The Cybersecurity 202: Experts are split on whether the relationship between ethical hackers and government has improved

But they also included a renewed government push to limit the strongest forms of encryption that was widely panned by cybersecurity experts. Former President Donald Trump’s embrace of conspiracy theories related to cybersecurity, election fraud and other topics also spurred broad cynicism in the hacker community, according to experts in our Cybersecurity 202 Network poll.

In general, the government is less trusted these days”He said Paul Rosenzweig, a Department of Homeland Security official during the George W. Bush administration who now runs Red Branch Consulting. “My sense is that relationships are weaker now, rather than stronger. ”

Overall, 51 percent of Network respondents said the relationship between the ethical hacking community and the U.S. government has improved since 2019, while 49 percent said it had not.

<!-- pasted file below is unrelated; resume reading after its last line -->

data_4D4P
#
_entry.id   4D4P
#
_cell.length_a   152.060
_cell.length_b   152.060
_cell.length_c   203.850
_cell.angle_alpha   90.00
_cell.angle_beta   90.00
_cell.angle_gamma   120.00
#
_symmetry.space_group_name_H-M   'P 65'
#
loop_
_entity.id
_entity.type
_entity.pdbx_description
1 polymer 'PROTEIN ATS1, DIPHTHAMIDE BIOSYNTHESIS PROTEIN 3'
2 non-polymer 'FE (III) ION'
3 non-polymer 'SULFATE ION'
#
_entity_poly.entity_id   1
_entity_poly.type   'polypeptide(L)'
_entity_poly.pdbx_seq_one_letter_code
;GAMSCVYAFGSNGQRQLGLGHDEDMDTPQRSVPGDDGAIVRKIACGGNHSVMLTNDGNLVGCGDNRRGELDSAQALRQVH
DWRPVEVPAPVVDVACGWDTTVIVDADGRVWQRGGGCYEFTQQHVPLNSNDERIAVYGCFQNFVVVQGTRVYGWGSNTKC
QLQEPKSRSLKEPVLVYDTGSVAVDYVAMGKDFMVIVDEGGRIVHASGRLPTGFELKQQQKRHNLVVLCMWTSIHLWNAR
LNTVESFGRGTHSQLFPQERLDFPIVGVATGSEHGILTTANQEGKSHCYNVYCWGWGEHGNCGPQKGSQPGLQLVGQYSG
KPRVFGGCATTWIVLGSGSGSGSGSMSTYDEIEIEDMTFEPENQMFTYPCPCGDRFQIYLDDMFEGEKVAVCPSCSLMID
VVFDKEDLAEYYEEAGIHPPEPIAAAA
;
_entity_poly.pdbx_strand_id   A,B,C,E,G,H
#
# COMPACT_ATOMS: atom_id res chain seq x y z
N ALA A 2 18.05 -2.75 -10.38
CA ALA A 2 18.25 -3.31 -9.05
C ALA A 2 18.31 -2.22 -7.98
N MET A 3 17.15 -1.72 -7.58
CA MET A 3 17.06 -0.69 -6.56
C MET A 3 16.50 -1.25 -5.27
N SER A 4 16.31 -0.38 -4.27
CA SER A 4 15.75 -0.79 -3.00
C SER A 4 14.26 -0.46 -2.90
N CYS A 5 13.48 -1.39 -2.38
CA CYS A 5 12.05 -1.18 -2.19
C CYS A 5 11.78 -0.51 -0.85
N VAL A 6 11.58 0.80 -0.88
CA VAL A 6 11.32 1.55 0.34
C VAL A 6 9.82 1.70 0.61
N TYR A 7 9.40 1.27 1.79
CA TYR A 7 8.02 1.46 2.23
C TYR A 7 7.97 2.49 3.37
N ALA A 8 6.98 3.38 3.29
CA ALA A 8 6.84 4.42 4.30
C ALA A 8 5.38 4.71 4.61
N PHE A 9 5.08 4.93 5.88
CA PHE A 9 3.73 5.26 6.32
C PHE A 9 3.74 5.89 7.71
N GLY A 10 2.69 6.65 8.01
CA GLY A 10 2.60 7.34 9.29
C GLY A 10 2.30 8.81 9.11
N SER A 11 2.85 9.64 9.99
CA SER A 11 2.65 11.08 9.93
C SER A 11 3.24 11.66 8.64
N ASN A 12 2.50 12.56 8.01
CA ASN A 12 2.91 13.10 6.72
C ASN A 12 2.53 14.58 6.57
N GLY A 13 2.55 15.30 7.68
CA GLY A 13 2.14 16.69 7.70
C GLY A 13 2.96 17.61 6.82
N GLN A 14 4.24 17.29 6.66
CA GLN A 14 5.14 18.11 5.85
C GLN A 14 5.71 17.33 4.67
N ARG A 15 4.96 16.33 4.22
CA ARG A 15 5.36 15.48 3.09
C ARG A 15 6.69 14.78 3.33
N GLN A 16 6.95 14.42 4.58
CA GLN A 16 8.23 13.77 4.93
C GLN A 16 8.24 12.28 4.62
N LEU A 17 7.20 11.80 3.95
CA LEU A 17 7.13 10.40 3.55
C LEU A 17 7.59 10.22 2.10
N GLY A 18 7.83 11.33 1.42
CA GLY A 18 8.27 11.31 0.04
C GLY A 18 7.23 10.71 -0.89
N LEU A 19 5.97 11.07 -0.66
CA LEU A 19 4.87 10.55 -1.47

We’re releasing the poll during the Black Hat cybersecurity conference in Las Vegas, which, along with the adjoining conference Def Con, is often a gauge of the relationship between cybersecurity and government.

That relationship hit a low point in 2013 after revelations about broad National Security Agency spying by leaker Edward Snowden.

Things had improved significantly by 2019 – last year the conferences were held in person. That year, 72 percent of Network respondents told us the relationship had gotten better.

The more divided response this year reflects the tumultuousness of the intervening period.

Many respondents who thought the relationship had improved pointed to a stronger understanding between government and outside experts that both are necessary to protect the nation from cyberattacks.